Travel With Gluten-Free Restaurant Cards in Many Languages

These cards explain the gluten-free diet with different translations

gluten-free restaurant cards app

When dining out gluten-free in another country or even at an ethnic restaurant in your own town, language can be a major barrier to getting the safe meal you need. You may know how to say "gluten-free" in Spanish (libre de gluten or sin gluten), but that may not be enough. That's why many people with celiac disease and non-celiac gluten sensitivity carry printed restaurant cards that explain the gluten-free diet in a variety of languages, from Spanish to Vietnamese.

The idea is that you carry these cards (or pull up electronic versions on your phone), and then provide them to the chef or manager at a restaurant to explain exactly what foods you can eat (and can't) eat.

Restaurant cards are essential if you're not fluent in the local language. They're not perfect (restaurants still can make mistakes), but they definitely help improve your odds of getting a gluten-free meal.

Instead of attempting to speak the language, you can hand them directly to the people who will be fixing your food. Many come in laminated form, so it won't matter if they get a splash of sauce or a smattering of soup on them (just wipe them off and use them again). Others are printable, so you can leave them with a restaurant after using them, or are available on your phone, so they're up-to-date.

Restaurant cards are included in several travel books aimed at the gluten-free community, and they're sold by a variety of vendors. The explanations and translations vary in their level of detail and thoroughness.

Gluten-Free Restaurant Card Options

Here are five good options for gluten-free restaurant cards in a variety of different languages. Check these sources to see which might work most effectively for you.

  • Celiac Travel: Celiac Travel offers free, printable restaurant cards in 63 languages, ranging from Albanian to Vietnamese. The cards aren't as detailed as some others (they don't list specific dishes or ingredients that contain gluten), but they cover the basics. They are free, but you can make a voluntary Paypal donation. The owner of the site has celiac disease and also has compiled various well thought-out tips and advice for those who travel gluten-free. If you're planning a trip off the beaten path, this site should be your first stop.
  • Gluten-Free Restaurant Card App (iOS): From Celiac Travel, this app includes images of the cards in more than 40 languages. It is a free app. Even if you have physical cards, the app is a good backup in case you mistakenly leave the physical cards at home.
  • Triumph Dining: Triumph Dining sells laminated gluten-free restaurant cards in English, Chinese, French, Greek, Indian, Italian, Japanese, Mexican, Thai, and Vietnamese, in addition to disposable cards with English on one side and Spanish on the other (meant to be given to restaurant staff members). Their cards list hidden sources of gluten specific to these national cuisines.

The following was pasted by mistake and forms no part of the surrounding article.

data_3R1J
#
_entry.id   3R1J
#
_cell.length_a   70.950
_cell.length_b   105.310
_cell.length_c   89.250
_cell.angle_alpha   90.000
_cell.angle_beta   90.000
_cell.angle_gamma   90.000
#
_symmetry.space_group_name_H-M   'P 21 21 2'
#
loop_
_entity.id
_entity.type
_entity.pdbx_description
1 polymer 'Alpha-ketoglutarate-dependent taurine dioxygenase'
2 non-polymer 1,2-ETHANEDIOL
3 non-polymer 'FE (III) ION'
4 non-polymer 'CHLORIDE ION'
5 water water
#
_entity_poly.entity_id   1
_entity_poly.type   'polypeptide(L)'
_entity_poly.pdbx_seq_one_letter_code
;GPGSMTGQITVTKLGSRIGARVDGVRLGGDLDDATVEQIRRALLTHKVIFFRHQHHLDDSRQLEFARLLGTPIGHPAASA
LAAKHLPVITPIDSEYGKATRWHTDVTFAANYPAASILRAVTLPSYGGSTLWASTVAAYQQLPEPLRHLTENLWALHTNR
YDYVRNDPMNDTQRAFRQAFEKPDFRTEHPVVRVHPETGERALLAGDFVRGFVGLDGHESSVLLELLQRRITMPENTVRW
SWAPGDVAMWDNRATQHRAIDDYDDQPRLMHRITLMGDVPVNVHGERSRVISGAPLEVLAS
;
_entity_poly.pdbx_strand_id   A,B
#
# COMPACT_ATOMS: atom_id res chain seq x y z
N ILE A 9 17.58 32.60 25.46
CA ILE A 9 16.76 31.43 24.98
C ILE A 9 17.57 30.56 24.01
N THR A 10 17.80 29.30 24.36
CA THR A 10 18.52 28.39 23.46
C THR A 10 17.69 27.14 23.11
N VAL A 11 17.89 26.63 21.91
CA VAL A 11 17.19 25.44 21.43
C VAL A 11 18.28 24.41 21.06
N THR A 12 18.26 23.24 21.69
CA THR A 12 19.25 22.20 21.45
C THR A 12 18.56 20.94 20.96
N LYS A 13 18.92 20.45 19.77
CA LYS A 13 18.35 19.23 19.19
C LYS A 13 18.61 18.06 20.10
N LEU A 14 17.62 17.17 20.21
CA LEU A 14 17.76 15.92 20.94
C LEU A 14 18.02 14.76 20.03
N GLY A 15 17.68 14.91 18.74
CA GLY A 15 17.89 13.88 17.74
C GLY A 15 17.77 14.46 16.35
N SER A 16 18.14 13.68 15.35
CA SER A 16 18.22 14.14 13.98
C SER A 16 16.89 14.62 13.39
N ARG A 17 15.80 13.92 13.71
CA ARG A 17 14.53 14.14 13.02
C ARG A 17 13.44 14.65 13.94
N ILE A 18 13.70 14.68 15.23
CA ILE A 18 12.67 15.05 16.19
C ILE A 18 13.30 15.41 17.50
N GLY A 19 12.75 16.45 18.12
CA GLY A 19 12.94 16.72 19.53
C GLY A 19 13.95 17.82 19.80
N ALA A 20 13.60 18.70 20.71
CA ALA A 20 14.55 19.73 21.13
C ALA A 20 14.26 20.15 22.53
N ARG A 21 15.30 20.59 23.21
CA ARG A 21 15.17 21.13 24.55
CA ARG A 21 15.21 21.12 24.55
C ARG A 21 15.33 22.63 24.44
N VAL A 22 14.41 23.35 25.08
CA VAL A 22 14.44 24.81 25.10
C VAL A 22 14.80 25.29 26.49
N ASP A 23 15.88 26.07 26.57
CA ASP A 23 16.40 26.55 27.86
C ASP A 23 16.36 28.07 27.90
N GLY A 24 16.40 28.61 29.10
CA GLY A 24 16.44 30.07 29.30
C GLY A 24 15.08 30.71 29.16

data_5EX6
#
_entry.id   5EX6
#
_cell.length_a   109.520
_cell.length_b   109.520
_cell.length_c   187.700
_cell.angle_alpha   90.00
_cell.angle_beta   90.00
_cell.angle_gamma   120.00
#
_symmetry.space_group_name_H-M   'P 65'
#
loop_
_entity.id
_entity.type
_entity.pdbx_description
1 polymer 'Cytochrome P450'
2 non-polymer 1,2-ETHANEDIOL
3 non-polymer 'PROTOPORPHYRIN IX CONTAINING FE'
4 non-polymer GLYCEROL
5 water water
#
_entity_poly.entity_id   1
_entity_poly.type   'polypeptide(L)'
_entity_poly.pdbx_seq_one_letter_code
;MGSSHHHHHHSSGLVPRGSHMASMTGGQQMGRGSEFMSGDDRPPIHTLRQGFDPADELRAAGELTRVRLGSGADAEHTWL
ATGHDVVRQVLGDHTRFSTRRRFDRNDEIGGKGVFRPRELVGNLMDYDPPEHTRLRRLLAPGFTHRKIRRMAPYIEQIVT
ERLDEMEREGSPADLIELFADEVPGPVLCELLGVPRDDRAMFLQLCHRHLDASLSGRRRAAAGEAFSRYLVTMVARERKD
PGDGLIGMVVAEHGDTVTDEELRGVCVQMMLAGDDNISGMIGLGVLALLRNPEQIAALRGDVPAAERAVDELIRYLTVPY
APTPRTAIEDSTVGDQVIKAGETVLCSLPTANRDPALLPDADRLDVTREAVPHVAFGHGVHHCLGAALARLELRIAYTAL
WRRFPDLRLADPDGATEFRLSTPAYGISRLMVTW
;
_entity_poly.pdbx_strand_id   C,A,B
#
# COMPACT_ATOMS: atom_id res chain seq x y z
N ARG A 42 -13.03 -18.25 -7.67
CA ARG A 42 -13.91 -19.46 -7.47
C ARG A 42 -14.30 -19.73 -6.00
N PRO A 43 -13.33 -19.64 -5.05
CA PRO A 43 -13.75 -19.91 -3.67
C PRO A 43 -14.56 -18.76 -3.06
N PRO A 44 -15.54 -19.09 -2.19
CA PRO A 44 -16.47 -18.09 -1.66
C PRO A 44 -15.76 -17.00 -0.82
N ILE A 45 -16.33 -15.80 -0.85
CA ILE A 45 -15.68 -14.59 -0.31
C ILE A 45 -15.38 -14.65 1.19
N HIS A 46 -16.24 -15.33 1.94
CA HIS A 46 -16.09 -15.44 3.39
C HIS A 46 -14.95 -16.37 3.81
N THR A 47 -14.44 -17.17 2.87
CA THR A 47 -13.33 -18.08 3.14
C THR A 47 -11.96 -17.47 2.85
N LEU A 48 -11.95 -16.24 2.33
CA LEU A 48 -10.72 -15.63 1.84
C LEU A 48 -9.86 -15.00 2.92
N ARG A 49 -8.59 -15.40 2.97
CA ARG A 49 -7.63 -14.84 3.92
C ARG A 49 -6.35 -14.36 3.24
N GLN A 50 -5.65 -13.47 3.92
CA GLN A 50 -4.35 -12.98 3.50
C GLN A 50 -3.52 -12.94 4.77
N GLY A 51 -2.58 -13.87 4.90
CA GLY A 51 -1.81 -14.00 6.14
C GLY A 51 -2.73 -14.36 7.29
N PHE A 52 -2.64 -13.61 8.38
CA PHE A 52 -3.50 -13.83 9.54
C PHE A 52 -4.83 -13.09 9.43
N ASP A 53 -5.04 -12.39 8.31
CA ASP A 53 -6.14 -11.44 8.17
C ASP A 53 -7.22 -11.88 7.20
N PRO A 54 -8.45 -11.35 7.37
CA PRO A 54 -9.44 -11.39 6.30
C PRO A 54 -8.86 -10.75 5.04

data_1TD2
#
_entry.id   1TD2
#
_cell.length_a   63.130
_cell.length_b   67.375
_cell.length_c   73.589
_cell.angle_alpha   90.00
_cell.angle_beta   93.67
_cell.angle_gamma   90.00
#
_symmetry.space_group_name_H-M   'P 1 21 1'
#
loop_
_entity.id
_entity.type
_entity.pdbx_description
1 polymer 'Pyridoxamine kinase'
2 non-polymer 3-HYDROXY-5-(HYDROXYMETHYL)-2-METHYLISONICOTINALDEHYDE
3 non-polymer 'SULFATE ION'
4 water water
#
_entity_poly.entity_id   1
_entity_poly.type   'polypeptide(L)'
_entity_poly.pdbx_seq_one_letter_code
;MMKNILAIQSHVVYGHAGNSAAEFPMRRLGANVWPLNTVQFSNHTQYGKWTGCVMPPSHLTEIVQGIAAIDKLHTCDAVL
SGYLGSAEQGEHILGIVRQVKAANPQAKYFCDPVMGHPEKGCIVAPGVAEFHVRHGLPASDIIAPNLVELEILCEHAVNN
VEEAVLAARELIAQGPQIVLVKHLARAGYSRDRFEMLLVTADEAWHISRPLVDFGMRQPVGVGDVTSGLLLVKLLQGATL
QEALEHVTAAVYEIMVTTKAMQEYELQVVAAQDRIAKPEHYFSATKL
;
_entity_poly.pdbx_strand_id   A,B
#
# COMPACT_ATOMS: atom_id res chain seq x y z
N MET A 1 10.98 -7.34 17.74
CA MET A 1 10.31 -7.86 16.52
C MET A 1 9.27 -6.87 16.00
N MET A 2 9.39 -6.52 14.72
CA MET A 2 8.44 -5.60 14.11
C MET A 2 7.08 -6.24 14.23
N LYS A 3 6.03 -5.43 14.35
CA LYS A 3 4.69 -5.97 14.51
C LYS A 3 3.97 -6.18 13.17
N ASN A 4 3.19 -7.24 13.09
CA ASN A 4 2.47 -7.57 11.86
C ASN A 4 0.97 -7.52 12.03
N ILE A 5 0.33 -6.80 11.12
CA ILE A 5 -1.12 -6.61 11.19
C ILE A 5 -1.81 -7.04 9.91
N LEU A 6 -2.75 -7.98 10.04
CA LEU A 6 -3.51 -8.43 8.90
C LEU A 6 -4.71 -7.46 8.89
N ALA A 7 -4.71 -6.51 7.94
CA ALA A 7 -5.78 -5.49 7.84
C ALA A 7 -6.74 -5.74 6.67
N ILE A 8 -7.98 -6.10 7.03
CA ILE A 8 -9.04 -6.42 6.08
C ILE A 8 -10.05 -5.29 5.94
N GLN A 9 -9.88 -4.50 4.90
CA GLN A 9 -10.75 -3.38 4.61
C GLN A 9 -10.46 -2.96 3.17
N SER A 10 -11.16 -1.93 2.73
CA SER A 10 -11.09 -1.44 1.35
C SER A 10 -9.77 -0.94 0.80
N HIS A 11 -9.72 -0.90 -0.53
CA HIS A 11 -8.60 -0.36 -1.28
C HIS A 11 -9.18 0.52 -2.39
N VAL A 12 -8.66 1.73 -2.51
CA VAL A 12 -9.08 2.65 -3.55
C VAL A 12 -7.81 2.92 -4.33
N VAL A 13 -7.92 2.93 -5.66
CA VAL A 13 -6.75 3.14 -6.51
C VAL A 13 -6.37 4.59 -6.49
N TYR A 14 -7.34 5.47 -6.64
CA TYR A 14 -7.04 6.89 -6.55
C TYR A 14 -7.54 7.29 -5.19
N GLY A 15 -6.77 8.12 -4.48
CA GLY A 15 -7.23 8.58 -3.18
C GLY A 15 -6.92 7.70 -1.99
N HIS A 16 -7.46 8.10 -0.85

• Dietary Card (U.K.): Dietary Card sells several different types of dietary alert cards, including gluten-free diet cards and cards that can be customized to include the gluten-free diet along with other food allergies and sensitivities. Their cards are available in Arabic, Bulgarian, Chinese, Czech, English, French, German, Greek, Hungarian, Italian, Japanese, Polish, Portuguese, Romanian, Russian, Spanish, Thai, and Turkish. Prices are in British pounds but the company does sell internationally.
  • Equal EatsEquals Eats sells customized downloadable cards in 50 different languages you can use in restaurants and in stores. The cards warn about single or multiple allergies (the options include more than 500 allergens, ranging from the most common allergies to very rare ones). They also allow you to specify the severity of your allergies. In addition, Equal Eats offers free “Chef Sheets” with cross-contamination warnings.
  • Brokerfish Allergy Cards. These are free, downloadable food allergy cards from a company that sells travel health insurance and other forms of insurance. The gluten version is available in six languages: French, Spanish, Arabic, Chinese, Japanese, and Thai. The cards are not detailed (they don't go into the intricacies of food preparation or the risks of gluten cross-contamination, for example), but they are concise and free.

A Word from Verywell

Traveling can be very stressful when you have to follow a special diet, and it's even worse in a country where you can't speak the language. However, these restaurant cards can help. Consider experimenting with the different types to see which ones you prefer, and even get two or three different companies' versions of cards for a country you plan to visit to make certain you're well-prepared.

Verywell Fit uses only high-quality sources, including peer-reviewed studies, to support the facts within our articles. Read our editorial process to learn more about how we fact-check and keep our content accurate, reliable, and trustworthy.

By Nancy Lapid
Nancy Ehrlich Lapid is an expert on celiac disease and serves as the Editor-in-Charge at Reuters Health.